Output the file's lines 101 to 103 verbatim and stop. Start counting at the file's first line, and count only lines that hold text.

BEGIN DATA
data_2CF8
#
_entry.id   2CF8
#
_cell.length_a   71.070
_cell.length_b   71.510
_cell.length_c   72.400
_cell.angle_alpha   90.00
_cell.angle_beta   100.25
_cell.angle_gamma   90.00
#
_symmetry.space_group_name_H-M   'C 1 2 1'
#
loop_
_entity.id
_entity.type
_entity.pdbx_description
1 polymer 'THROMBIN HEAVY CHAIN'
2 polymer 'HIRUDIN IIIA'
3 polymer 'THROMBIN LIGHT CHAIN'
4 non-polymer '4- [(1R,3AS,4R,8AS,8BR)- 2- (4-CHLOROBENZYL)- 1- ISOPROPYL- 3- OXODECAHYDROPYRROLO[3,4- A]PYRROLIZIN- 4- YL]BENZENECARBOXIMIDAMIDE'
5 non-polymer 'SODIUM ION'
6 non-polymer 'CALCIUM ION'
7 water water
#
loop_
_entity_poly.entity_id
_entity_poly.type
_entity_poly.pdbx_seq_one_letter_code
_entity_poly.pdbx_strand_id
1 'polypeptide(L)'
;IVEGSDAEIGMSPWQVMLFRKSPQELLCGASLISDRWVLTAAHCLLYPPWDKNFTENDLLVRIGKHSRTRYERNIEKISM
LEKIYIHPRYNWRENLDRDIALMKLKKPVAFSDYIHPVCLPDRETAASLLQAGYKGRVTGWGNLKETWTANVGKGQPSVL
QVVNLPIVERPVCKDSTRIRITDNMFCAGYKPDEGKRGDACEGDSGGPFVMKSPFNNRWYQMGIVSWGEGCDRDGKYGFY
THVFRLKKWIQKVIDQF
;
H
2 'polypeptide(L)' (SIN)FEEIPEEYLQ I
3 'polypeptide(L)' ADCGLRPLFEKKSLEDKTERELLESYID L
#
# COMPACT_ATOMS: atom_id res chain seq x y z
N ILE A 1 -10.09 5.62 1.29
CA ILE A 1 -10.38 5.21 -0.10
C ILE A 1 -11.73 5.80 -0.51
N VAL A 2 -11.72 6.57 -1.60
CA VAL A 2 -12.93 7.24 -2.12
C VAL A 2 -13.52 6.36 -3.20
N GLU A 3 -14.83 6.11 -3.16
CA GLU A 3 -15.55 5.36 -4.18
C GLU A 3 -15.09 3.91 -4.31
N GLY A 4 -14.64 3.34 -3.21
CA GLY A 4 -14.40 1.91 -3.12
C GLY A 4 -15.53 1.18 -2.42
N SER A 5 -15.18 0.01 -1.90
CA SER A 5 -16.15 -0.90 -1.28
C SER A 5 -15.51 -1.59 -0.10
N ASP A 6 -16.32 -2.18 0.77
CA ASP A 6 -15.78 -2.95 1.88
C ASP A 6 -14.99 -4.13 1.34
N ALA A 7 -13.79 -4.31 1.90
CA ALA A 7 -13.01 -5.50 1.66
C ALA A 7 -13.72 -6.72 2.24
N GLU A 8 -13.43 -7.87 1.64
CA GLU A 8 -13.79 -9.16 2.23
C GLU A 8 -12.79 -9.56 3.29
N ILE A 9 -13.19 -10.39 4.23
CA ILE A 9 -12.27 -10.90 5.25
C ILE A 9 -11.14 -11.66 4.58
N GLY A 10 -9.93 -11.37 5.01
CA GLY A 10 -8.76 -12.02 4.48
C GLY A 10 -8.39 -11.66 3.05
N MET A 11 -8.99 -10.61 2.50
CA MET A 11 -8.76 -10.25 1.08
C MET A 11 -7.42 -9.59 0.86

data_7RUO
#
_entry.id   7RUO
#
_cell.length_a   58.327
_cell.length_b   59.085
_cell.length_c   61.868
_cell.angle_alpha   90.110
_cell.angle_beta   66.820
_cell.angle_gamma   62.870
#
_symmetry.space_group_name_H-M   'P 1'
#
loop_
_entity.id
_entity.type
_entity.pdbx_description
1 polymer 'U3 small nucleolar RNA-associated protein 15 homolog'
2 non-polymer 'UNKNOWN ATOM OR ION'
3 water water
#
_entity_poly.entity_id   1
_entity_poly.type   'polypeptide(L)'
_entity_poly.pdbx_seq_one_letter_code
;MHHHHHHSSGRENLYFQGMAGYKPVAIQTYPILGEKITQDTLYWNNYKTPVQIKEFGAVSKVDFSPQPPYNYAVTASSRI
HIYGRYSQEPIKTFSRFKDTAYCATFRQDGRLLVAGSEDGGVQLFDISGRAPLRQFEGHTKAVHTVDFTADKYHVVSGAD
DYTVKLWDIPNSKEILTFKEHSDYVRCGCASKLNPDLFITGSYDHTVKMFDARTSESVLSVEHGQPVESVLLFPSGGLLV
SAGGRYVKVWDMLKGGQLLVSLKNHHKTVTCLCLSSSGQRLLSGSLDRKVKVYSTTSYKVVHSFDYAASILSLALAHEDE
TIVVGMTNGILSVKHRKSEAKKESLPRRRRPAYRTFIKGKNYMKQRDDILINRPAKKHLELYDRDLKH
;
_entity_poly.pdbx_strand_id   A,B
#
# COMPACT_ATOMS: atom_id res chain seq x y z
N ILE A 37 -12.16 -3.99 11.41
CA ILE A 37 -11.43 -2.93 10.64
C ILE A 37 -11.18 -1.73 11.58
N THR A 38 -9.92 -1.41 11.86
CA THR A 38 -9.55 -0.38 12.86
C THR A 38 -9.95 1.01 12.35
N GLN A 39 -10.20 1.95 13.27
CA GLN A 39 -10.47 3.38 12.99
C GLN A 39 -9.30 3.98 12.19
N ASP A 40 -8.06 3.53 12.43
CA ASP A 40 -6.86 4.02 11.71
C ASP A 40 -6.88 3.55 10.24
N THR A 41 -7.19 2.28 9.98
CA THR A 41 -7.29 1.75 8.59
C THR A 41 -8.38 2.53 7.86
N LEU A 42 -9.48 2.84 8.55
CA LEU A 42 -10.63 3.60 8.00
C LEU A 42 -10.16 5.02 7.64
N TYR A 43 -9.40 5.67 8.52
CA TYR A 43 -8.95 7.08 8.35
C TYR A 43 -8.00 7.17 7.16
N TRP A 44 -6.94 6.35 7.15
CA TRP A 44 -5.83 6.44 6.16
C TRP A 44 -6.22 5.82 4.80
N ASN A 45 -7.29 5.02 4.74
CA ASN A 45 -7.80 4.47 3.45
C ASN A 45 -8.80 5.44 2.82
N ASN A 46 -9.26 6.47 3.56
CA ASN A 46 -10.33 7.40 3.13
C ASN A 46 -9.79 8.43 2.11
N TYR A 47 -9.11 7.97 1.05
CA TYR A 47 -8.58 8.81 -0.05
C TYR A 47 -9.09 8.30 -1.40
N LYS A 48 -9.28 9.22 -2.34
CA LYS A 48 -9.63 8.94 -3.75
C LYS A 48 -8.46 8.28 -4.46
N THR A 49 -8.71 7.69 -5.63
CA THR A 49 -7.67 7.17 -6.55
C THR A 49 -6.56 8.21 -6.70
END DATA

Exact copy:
DYTVKLWDIPNSKEILTFKEHSDYVRCGCASKLNPDLFITGSYDHTVKMFDARTSESVLSVEHGQPVESVLLFPSGGLLV
SAGGRYVKVWDMLKGGQLLVSLKNHHKTVTCLCLSSSGQRLLSGSLDRKVKVYSTTSYKVVHSFDYAASILSLALAHEDE
TIVVGMTNGILSVKHRKSEAKKESLPRRRRPAYRTFIKGKNYMKQRDDILINRPAKKHLELYDRDLKH